Togaware DATA MINING
Desktop Survival Guide
by Graham Williams
Google

Remove Non-Numeric Columns

We might only be interested in the numeric data, so we remove all columns that are not numeric from a dataset. We can use the survey dataset to illustrate this. First load the dataset and have a look at the column names and their types. We use the lapply function to apply the class function to each column of the data frame.



> load("survey.RData")
> colnames(survey)
 [1] "Age"            "Workclass"      "fnlwgt"         "Education"     
 [5] "Education.Num"  "Marital.Status" "Occupation"     "Relationship"  
 [9] "Race"           "Sex"            "Capital.Gain"   "Capital.Loss"  
[13] "Hours.Per.Week" "Native.Country" "Salary.Group"  
> lapply(survey, class)
$Age
[1] "integer"

$Workclass
[1] "factor"

$fnlwgt
[1] "integer"

$Education
[1] "factor"

$Education.Num
[1] "integer"

$Marital.Status
[1] "factor"

$Occupation
[1] "factor"

\$Relationship
[1] "factor"

$Race
[1] "factor"

$Sex
[1] "factor"

$Capital.Gain
[1] "integer"

$Capital.Loss
[1] "integer"

$Hours.Per.Week
[1] "integer"

$Native.Country
[1] "factor"

$Salary.Group
[1] "factor"

We can now simply use is.numeric to select the numeric columns and store the result in a new dataset, using sapply to extract the list of numeric columns:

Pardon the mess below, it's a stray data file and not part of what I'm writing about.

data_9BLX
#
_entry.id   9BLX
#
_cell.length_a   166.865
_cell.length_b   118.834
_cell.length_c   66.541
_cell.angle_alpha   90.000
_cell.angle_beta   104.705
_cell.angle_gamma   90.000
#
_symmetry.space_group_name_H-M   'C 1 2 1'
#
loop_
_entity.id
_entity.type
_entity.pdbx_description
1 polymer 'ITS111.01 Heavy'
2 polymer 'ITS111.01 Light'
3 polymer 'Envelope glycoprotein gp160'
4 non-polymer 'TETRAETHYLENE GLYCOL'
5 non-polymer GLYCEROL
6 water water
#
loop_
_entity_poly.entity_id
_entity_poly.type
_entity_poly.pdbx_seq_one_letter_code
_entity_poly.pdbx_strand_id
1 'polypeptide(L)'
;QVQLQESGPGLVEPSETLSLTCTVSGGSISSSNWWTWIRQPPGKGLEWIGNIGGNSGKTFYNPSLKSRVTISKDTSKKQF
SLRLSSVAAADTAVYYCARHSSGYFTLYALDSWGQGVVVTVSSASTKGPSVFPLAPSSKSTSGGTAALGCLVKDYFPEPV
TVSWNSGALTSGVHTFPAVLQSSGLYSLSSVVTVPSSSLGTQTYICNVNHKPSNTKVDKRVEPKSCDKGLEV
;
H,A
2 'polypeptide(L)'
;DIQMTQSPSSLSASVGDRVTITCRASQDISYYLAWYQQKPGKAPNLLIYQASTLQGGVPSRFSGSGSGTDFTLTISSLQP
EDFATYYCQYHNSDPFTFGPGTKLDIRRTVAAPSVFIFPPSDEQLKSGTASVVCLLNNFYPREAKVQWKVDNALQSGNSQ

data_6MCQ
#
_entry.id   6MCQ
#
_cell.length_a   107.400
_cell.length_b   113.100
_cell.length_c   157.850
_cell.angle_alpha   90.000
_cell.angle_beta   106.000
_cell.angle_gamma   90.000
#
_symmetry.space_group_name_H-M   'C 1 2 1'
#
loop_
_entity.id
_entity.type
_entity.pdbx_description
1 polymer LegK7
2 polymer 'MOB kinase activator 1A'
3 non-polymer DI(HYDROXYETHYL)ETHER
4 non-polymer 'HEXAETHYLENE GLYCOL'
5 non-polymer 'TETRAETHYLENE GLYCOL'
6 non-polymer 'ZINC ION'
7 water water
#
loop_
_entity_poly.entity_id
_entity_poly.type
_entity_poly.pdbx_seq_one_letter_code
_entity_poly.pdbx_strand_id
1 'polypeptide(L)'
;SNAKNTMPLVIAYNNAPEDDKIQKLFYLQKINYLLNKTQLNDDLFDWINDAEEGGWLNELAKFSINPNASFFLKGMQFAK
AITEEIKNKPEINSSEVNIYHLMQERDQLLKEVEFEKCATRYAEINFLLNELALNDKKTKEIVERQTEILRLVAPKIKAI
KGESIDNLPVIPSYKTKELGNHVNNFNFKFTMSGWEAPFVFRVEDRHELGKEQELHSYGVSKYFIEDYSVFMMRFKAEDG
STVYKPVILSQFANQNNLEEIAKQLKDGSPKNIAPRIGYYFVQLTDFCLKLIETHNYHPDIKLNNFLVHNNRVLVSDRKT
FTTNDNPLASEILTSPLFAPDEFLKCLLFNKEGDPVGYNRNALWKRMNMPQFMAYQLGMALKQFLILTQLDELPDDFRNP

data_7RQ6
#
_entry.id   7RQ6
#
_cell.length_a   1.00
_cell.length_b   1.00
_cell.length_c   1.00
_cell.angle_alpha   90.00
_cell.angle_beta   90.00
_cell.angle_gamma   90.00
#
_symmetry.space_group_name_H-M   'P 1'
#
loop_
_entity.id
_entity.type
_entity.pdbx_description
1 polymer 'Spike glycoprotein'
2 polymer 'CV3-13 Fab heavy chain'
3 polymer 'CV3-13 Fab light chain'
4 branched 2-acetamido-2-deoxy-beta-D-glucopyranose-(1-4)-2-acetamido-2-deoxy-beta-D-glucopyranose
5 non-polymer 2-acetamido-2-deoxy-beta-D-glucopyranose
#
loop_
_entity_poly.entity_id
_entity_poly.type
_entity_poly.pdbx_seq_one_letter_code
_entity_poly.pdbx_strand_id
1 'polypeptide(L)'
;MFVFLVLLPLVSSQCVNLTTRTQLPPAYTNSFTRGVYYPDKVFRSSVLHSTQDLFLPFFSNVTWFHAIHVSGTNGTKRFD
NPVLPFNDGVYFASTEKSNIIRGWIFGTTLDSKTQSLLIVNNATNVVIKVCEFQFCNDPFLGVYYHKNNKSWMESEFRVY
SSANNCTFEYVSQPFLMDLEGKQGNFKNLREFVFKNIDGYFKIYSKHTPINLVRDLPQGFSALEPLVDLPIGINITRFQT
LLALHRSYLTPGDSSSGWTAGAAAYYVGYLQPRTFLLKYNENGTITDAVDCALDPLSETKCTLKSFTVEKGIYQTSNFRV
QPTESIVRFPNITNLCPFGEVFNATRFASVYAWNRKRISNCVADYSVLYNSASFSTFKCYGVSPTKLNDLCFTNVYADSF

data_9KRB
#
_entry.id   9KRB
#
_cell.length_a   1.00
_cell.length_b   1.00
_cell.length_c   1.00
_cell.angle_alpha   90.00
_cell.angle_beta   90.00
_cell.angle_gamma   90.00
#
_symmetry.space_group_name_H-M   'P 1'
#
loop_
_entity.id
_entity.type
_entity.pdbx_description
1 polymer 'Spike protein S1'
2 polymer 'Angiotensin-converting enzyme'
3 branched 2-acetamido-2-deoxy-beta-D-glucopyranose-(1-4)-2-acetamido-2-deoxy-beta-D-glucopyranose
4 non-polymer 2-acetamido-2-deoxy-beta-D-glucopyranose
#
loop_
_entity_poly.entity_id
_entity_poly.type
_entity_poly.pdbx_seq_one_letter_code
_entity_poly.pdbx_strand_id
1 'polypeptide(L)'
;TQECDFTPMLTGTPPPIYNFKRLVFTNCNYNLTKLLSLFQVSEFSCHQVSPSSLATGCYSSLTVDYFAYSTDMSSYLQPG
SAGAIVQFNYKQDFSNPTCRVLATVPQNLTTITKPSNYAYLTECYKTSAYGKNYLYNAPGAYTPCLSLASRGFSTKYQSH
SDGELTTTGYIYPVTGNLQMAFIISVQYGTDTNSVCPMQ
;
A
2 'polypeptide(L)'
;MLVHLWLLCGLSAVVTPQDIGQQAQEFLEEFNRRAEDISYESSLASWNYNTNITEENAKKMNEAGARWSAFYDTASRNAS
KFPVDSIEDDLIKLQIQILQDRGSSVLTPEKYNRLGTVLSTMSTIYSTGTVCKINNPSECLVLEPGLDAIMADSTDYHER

> survey.numeric <- survey[,sapply(survey, is.numeric)]

You could instead build a list of the columns to remove and then explicitly remove them from the dataset in place, so that you don't create a need for extra data storage.

First build a numeric list of columns to remove, and reverse it since after we remove a column, all the remaining columns are shifted left and their index is then one less! We use sapply to extract the list of numeric columns (those for which is.numeric is true).



> rmcols <- rev(seq(1,ncol(survey))[!as.logical(sapply(survey, is.numeric))])
> rmcols
[1] 15 14 10  9  8  7  6  4  2

Now remove the columns from the dataset simply by setting the column to NULL.



> for (i in rmcols) survey[[i]] <- NULL
> colnames(survey)
[1] "Age"            "fnlwgt"         "Education.Num"  "Capital.Gain"  
[5] "Capital.Loss"   "Hours.Per.Week"

This same process can be used to remove or retain columns of any type, simply by using the appropriate R function: e.g., is.factor, is.logical, is.integer, or is.numeric.

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